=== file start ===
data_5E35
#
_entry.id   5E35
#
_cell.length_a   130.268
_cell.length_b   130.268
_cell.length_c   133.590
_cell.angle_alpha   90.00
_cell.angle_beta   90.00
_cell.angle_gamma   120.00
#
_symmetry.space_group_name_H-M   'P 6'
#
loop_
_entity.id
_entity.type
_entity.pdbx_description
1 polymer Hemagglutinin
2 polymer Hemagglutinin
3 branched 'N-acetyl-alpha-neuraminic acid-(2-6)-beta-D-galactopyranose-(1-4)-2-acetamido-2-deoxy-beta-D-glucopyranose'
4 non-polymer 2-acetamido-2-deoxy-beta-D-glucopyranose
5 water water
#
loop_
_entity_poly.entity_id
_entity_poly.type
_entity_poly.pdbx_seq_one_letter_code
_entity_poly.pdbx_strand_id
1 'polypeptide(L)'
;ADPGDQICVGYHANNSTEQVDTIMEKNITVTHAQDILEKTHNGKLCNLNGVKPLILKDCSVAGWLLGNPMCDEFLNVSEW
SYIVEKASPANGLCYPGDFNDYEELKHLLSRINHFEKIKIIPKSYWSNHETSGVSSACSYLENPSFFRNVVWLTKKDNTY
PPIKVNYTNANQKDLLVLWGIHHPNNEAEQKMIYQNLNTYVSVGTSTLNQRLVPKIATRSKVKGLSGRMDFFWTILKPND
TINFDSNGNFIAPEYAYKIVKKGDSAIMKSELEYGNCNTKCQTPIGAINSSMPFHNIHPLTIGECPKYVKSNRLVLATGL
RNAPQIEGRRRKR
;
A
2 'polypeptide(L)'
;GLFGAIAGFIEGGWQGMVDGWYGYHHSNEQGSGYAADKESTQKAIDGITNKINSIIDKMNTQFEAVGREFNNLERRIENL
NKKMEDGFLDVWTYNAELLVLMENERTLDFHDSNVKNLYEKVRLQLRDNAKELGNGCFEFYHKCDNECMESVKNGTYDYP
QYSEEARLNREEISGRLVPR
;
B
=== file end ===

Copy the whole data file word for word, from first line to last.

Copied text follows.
data_5E35
#
_entry.id   5E35
#
_cell.length_a   130.268
_cell.length_b   130.268
_cell.length_c   133.590
_cell.angle_alpha   90.00
_cell.angle_beta   90.00
_cell.angle_gamma   120.00
#
_symmetry.space_group_name_H-M   'P 6'
#
loop_
_entity.id
_entity.type
_entity.pdbx_description
1 polymer Hemagglutinin
2 polymer Hemagglutinin
3 branched 'N-acetyl-alpha-neuraminic acid-(2-6)-beta-D-galactopyranose-(1-4)-2-acetamido-2-deoxy-beta-D-glucopyranose'
4 non-polymer 2-acetamido-2-deoxy-beta-D-glucopyranose
5 water water
#
loop_
_entity_poly.entity_id
_entity_poly.type
_entity_poly.pdbx_seq_one_letter_code
_entity_poly.pdbx_strand_id
1 'polypeptide(L)'
;ADPGDQICVGYHANNSTEQVDTIMEKNITVTHAQDILEKTHNGKLCNLNGVKPLILKDCSVAGWLLGNPMCDEFLNVSEW
SYIVEKASPANGLCYPGDFNDYEELKHLLSRINHFEKIKIIPKSYWSNHETSGVSSACSYLENPSFFRNVVWLTKKDNTY
PPIKVNYTNANQKDLLVLWGIHHPNNEAEQKMIYQNLNTYVSVGTSTLNQRLVPKIATRSKVKGLSGRMDFFWTILKPND
TINFDSNGNFIAPEYAYKIVKKGDSAIMKSELEYGNCNTKCQTPIGAINSSMPFHNIHPLTIGECPKYVKSNRLVLATGL
RNAPQIEGRRRKR
;
A
2 'polypeptide(L)'
;GLFGAIAGFIEGGWQGMVDGWYGYHHSNEQGSGYAADKESTQKAIDGITNKINSIIDKMNTQFEAVGREFNNLERRIENL
NKKMEDGFLDVWTYNAELLVLMENERTLDFHDSNVKNLYEKVRLQLRDNAKELGNGCFEFYHKCDNECMESVKNGTYDYP
QYSEEARLNREEISGRLVPR
;
B